But this week brought another round of hand-wringing of the ‘Oh, my God, what can be done?’ variety as the venerable evening papers in the likes of Halifax and Peterborough found themselves no longer fit for 21st Century purpose and, therefore, going weekly…
It exercised the mind of George Brock… and, indeed, that of one Wannabe hack; whose hope of bagging a job on the PET probably just became that much slimmer as he pondered where all those local ad bucks were going…
If LivingSocial, Groupon and FourSquare were getting ‘local to work – a-hem – then why not the likes of Johnston, Northcliffe, Archant and the boys?
After all: ‘They exist in the same sector…’
Mr Brock is closing in on the space when he starts to see a world turning upside down as our society, the new economy and the advance of technology meet in that space called newspapers: ‘Digital communications alters all three and turns a lot upside down…
One example of which would be a local, ‘bottom up’ blogger trying to fill the news space that exists in Cleethorpes.
To my mind, the Wannabe Hack is wrong to suggest that Groupon, LivingSocial, FourSquare and their like – and we can add Facebook and Twitter into this conversation – exist ‘in the same sector’ as the weekly Cleethorpes Chronicle - launched by a former deputy editor at the Grimsby Evening Telegraph.
The point is that Facebook, Groupon and their ilk are networks, not silos. And the difference is fundamental to understanding why it is such a challenge for regional newspaper groups to re-invent themselves in a format fit for this upside down world of ours.
Because here’s the puzzle for both George Brock and the Wannabe Hack to solve.
If *part* of the answer is online advertising – not such a daft assumption given that its been the bedrock of newspaper income streams for the last 300 years – how do we find the ’sweet spot’ that is local advertisers (the Cleethorpes plumber, butcher, baker and candlestick-maker) meeting national brand advertisers drilling into local?
Be it TescoExtra or – more importantly for me, HM Government being able to pin a teenage pregnancy ‘campaign’ into, say, DN35? Whatever remains of what was once a £540 million annual pot of Whitehall advertising gold is still a huge chunk of money to be dropped into appropriate local news spaces.
The difficulty, of course, for the COI is how they effectively manage that spend when someone is going to have to pick up the phone to the Cleethorpes Chron to book some print ad space… or else work out whether Cleethorpes is in Johnston land, or Trinity, or Northcliffe… And if now they need to be speaking to the national ad agency that works with both Northcliffe and Trinity…
… but doesn’t do Norfolk because that silo belongs to Archant; nor Peterbrough, that’s JP… and who does Brighton? Ah, now who do we need to speak to for the Argus?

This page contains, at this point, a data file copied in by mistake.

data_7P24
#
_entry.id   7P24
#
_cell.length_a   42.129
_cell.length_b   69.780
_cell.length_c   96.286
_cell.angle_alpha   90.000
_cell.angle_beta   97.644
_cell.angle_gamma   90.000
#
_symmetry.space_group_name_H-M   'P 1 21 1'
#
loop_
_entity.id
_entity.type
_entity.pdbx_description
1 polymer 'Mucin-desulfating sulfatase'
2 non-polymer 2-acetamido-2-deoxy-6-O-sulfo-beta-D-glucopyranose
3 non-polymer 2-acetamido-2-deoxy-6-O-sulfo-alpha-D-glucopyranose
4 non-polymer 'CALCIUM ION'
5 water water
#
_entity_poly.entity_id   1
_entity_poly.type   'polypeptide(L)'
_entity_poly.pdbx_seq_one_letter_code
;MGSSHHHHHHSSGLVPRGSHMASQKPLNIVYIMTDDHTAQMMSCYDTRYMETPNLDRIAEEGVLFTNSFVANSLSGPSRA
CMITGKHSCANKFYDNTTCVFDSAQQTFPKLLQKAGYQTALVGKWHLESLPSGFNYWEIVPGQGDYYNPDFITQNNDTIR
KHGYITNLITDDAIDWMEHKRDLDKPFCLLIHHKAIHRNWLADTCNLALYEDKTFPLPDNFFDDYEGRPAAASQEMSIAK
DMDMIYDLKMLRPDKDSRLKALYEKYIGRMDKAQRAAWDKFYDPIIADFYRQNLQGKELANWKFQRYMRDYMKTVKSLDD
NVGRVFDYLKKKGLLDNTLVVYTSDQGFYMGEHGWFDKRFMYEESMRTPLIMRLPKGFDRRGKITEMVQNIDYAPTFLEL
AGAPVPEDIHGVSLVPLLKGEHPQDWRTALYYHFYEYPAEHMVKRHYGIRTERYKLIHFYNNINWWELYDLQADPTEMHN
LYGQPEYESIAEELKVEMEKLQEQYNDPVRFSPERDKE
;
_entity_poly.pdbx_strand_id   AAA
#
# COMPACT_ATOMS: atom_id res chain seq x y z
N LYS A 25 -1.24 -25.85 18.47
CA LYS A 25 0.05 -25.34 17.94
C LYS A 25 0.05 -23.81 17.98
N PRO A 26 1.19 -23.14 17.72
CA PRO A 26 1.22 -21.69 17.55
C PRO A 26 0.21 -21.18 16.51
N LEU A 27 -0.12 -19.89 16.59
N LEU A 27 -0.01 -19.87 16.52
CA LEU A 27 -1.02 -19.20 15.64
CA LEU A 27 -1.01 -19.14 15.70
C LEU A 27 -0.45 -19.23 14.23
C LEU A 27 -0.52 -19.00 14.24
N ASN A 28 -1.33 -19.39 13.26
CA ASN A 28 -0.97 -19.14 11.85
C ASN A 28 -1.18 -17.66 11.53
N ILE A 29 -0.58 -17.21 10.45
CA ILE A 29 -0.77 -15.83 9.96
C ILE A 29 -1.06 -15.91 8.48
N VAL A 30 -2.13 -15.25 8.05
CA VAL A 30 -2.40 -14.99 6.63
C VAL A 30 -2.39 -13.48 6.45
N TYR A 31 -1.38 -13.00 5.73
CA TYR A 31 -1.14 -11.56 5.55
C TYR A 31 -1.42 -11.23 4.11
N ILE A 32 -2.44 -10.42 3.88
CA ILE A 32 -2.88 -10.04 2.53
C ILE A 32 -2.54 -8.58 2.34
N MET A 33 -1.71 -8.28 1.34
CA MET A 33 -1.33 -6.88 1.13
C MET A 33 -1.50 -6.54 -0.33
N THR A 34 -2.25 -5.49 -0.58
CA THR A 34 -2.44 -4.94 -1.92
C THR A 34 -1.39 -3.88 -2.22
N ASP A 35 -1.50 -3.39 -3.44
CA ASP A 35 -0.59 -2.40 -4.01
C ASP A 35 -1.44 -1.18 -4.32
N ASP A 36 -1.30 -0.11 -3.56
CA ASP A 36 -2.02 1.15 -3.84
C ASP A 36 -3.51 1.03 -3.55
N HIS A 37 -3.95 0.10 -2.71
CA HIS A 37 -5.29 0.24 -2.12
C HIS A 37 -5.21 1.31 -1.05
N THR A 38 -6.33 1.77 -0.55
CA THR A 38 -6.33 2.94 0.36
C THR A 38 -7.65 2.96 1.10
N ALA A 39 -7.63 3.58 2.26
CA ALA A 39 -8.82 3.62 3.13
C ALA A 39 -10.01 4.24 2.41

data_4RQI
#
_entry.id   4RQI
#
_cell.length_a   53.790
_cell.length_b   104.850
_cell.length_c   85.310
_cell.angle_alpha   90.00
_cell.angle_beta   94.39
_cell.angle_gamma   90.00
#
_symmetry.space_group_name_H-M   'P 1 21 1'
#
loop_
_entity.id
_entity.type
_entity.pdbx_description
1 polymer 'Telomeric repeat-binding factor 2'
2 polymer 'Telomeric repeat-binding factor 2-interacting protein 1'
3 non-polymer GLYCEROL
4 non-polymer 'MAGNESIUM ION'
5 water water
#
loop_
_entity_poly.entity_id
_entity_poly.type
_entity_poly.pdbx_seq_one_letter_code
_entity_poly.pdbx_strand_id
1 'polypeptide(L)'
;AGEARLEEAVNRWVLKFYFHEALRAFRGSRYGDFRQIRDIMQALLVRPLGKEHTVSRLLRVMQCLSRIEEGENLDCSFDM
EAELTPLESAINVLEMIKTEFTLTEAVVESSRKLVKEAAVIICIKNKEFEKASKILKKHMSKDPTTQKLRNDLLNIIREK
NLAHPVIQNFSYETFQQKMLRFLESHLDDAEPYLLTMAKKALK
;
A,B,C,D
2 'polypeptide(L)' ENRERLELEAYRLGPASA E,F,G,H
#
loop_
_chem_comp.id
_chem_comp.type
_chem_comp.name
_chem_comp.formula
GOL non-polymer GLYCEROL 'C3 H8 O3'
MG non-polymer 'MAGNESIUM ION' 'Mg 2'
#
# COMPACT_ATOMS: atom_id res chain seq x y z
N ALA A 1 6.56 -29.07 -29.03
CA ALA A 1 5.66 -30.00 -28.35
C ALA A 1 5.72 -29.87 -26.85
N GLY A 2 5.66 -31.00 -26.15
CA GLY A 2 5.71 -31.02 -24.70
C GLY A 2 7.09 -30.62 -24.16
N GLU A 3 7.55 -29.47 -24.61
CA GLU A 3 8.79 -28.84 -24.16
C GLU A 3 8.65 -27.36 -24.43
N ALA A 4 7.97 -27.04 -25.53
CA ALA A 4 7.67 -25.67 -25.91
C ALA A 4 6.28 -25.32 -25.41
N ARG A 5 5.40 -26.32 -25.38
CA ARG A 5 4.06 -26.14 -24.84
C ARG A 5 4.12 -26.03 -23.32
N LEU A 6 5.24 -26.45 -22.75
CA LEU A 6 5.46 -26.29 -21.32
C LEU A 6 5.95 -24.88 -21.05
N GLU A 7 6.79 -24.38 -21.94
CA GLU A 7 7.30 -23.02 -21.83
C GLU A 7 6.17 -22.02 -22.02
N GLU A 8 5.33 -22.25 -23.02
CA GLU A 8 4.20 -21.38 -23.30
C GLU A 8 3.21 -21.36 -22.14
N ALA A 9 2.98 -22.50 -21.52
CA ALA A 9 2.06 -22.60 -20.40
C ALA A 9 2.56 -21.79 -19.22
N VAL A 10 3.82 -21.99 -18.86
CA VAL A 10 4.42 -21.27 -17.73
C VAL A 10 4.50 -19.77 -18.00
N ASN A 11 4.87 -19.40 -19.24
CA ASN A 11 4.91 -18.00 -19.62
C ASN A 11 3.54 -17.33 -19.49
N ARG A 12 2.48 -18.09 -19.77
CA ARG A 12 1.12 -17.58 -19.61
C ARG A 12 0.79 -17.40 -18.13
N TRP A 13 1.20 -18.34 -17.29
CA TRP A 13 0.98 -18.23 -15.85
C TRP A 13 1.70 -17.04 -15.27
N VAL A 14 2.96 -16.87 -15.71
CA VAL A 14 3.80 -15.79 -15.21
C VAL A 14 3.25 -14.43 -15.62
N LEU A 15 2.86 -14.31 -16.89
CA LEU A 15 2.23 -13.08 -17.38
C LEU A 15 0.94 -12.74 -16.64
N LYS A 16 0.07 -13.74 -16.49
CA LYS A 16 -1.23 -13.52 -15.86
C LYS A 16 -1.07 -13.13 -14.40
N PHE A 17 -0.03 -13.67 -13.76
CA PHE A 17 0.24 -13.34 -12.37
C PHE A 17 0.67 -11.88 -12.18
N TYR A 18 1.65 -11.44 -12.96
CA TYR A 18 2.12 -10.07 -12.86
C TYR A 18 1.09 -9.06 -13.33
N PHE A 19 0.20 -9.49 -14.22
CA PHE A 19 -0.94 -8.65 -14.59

In times of brutal cost efficiencies at the COI and beyond, that’s a complexity that they can really do without… and, as we have muttered before, the web really doesn’t like complex business models.
It likes simples, not silos.
It likes to go where it pleases – and not where the range of a paper van and a delivery boy dictate.
This is an interesting exercise. Put ‘Cleethorpes’ and ‘Newspapers’ into a Google search box. It’s how I found the Cleethorpes Chron.
The first entry you’ll find is not a newspaper in that silo sense; it is a network. It is Northcliffe’s LocalPeople network for Cleethorpes.
And their local person for Cleethorpes would appear to be ElsaWill.
Why is LocalPeople a network? Because if I go to their home page, there’s a map of LocalPeople outlets that stretch the length and the breadth of the UK… And whilst we’re on the subject of people building *networks* of localised content, you can throw Sky into that mix.
What they are doing in Tyne&Wear they can clearly do anywhere else in the UK…
So this is the point that people need to grasp; the danger is that the coffin currently awaiting the regional newspaper industry in both this country and the US will be silo-shaped.
For as long as they remain in a *different* sector to the FaceBooks, the Groupons and the LivingSocials of this world, their ability to hit that sweet, commercial spot of garnering both local and national brand bucks will continue to undermine their best efforts to get this web beast to work.
The future will be networked, will be collaborative and will involve people selling to people.
If you read one thing this weekend, read this: http://is.gd/LYPYiR
Ponder Shirky and his suggestion that we are witnessing the collapse of complex business models; and dovetail that thought with this line: “We’re seeing this shift away from top-down monopolies to human marketplaces. We placed our trust in big brands and faceless corporations, now we’re turning away and saying we actually want industries to be human again…’
Top-down ad networks that can’t get HM Government into every UK postcode simply and effectively because they’re not always in that silo that is Northcliffe/TM.
What is fascinating about LocalPeople and its network ilk is that it is getting human again.
It has Elsa.
And that’s the difference.